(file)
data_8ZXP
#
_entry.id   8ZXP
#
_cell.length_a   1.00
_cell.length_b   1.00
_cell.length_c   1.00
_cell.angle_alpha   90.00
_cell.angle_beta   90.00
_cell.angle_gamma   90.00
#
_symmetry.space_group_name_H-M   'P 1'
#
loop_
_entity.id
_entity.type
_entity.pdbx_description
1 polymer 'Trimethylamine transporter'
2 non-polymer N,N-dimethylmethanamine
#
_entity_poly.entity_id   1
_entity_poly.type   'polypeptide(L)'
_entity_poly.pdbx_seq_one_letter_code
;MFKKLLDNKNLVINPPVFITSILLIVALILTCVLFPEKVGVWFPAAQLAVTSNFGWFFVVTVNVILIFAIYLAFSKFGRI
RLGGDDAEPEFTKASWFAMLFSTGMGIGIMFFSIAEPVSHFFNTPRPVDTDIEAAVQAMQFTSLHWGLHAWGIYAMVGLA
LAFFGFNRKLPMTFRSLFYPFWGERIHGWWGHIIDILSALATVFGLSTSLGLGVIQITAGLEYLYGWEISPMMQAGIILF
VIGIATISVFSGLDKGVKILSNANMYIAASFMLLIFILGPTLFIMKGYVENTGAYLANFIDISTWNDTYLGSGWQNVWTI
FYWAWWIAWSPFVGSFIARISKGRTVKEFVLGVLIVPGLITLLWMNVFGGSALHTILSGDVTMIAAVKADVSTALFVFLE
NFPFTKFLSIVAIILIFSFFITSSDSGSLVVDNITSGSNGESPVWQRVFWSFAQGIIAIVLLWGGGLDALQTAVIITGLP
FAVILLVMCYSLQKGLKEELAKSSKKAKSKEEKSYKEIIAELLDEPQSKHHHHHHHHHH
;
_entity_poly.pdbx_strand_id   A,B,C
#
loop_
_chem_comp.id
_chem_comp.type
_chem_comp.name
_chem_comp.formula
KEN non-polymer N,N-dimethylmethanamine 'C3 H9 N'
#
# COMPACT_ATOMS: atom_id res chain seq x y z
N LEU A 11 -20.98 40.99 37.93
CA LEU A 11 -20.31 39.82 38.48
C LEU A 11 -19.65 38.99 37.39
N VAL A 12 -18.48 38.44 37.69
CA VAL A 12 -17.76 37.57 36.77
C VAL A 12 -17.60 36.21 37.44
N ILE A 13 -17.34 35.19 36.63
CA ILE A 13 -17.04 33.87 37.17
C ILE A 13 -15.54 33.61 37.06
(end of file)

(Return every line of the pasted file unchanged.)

data_8ZXP
#
_entry.id   8ZXP
#
_cell.length_a   1.00
_cell.length_b   1.00
_cell.length_c   1.00
_cell.angle_alpha   90.00
_cell.angle_beta   90.00
_cell.angle_gamma   90.00
#
_symmetry.space_group_name_H-M   'P 1'
#
loop_
_entity.id
_entity.type
_entity.pdbx_description
1 polymer 'Trimethylamine transporter'
2 non-polymer N,N-dimethylmethanamine
#
_entity_poly.entity_id   1
_entity_poly.type   'polypeptide(L)'
_entity_poly.pdbx_seq_one_letter_code
;MFKKLLDNKNLVINPPVFITSILLIVALILTCVLFPEKVGVWFPAAQLAVTSNFGWFFVVTVNVILIFAIYLAFSKFGRI
RLGGDDAEPEFTKASWFAMLFSTGMGIGIMFFSIAEPVSHFFNTPRPVDTDIEAAVQAMQFTSLHWGLHAWGIYAMVGLA
LAFFGFNRKLPMTFRSLFYPFWGERIHGWWGHIIDILSALATVFGLSTSLGLGVIQITAGLEYLYGWEISPMMQAGIILF
VIGIATISVFSGLDKGVKILSNANMYIAASFMLLIFILGPTLFIMKGYVENTGAYLANFIDISTWNDTYLGSGWQNVWTI
FYWAWWIAWSPFVGSFIARISKGRTVKEFVLGVLIVPGLITLLWMNVFGGSALHTILSGDVTMIAAVKADVSTALFVFLE
NFPFTKFLSIVAIILIFSFFITSSDSGSLVVDNITSGSNGESPVWQRVFWSFAQGIIAIVLLWGGGLDALQTAVIITGLP
FAVILLVMCYSLQKGLKEELAKSSKKAKSKEEKSYKEIIAELLDEPQSKHHHHHHHHHH
;
_entity_poly.pdbx_strand_id   A,B,C
#
loop_
_chem_comp.id
_chem_comp.type
_chem_comp.name
_chem_comp.formula
KEN non-polymer N,N-dimethylmethanamine 'C3 H9 N'
#
# COMPACT_ATOMS: atom_id res chain seq x y z
N LEU A 11 -20.98 40.99 37.93
CA LEU A 11 -20.31 39.82 38.48
C LEU A 11 -19.65 38.99 37.39
N VAL A 12 -18.48 38.44 37.69
CA VAL A 12 -17.76 37.57 36.77
C VAL A 12 -17.60 36.21 37.44
N ILE A 13 -17.34 35.19 36.63
CA ILE A 13 -17.04 33.87 37.17
C ILE A 13 -15.54 33.61 37.06